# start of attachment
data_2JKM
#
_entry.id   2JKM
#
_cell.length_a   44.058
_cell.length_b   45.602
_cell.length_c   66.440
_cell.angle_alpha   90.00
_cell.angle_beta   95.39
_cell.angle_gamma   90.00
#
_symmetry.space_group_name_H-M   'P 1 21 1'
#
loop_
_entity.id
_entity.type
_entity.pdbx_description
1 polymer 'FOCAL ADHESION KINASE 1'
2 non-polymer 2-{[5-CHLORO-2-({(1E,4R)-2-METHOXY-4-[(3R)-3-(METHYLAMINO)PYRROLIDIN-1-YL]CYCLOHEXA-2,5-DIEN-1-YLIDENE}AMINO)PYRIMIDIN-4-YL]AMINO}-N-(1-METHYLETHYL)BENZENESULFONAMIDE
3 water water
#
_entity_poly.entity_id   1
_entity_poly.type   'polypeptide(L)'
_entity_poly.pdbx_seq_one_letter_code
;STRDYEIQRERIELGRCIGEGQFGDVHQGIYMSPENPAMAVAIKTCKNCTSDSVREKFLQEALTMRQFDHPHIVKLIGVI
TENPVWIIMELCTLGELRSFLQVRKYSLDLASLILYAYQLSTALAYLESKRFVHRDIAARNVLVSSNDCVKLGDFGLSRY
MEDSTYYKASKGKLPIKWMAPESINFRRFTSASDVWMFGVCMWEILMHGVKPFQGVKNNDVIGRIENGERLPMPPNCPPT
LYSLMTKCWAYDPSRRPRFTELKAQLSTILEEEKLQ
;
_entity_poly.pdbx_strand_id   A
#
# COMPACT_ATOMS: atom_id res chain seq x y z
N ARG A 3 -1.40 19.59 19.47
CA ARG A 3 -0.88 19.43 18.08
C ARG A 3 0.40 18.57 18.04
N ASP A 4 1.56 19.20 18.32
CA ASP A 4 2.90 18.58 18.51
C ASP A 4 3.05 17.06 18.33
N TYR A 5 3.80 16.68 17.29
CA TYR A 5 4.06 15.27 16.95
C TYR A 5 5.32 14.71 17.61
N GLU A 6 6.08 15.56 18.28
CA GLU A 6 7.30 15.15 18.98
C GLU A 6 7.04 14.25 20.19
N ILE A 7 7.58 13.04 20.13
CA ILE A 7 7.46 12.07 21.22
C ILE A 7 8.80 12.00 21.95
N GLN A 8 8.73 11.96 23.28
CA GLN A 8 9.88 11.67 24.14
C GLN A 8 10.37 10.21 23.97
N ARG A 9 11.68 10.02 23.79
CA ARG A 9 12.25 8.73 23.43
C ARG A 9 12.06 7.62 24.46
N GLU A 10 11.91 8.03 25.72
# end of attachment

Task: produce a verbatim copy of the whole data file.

data_2JKM
#
_entry.id   2JKM
#
_cell.length_a   44.058
_cell.length_b   45.602
_cell.length_c   66.440
_cell.angle_alpha   90.00
_cell.angle_beta   95.39
_cell.angle_gamma   90.00
#
_symmetry.space_group_name_H-M   'P 1 21 1'
#
loop_
_entity.id
_entity.type
_entity.pdbx_description
1 polymer 'FOCAL ADHESION KINASE 1'
2 non-polymer 2-{[5-CHLORO-2-({(1E,4R)-2-METHOXY-4-[(3R)-3-(METHYLAMINO)PYRROLIDIN-1-YL]CYCLOHEXA-2,5-DIEN-1-YLIDENE}AMINO)PYRIMIDIN-4-YL]AMINO}-N-(1-METHYLETHYL)BENZENESULFONAMIDE
3 water water
#
_entity_poly.entity_id   1
_entity_poly.type   'polypeptide(L)'
_entity_poly.pdbx_seq_one_letter_code
;STRDYEIQRERIELGRCIGEGQFGDVHQGIYMSPENPAMAVAIKTCKNCTSDSVREKFLQEALTMRQFDHPHIVKLIGVI
TENPVWIIMELCTLGELRSFLQVRKYSLDLASLILYAYQLSTALAYLESKRFVHRDIAARNVLVSSNDCVKLGDFGLSRY
MEDSTYYKASKGKLPIKWMAPESINFRRFTSASDVWMFGVCMWEILMHGVKPFQGVKNNDVIGRIENGERLPMPPNCPPT
LYSLMTKCWAYDPSRRPRFTELKAQLSTILEEEKLQ
;
_entity_poly.pdbx_strand_id   A
#
# COMPACT_ATOMS: atom_id res chain seq x y z
N ARG A 3 -1.40 19.59 19.47
CA ARG A 3 -0.88 19.43 18.08
C ARG A 3 0.40 18.57 18.04
N ASP A 4 1.56 19.20 18.32
CA ASP A 4 2.90 18.58 18.51
C ASP A 4 3.05 17.06 18.33
N TYR A 5 3.80 16.68 17.29
CA TYR A 5 4.06 15.27 16.95
C TYR A 5 5.32 14.71 17.61
N GLU A 6 6.08 15.56 18.28
CA GLU A 6 7.30 15.15 18.98
C GLU A 6 7.04 14.25 20.19
N ILE A 7 7.58 13.04 20.13
CA ILE A 7 7.46 12.07 21.22
C ILE A 7 8.80 12.00 21.95
N GLN A 8 8.73 11.96 23.28
CA GLN A 8 9.88 11.67 24.14
C GLN A 8 10.37 10.21 23.97
N ARG A 9 11.68 10.02 23.79
CA ARG A 9 12.25 8.73 23.43
C ARG A 9 12.06 7.62 24.46
N GLU A 10 11.91 8.03 25.72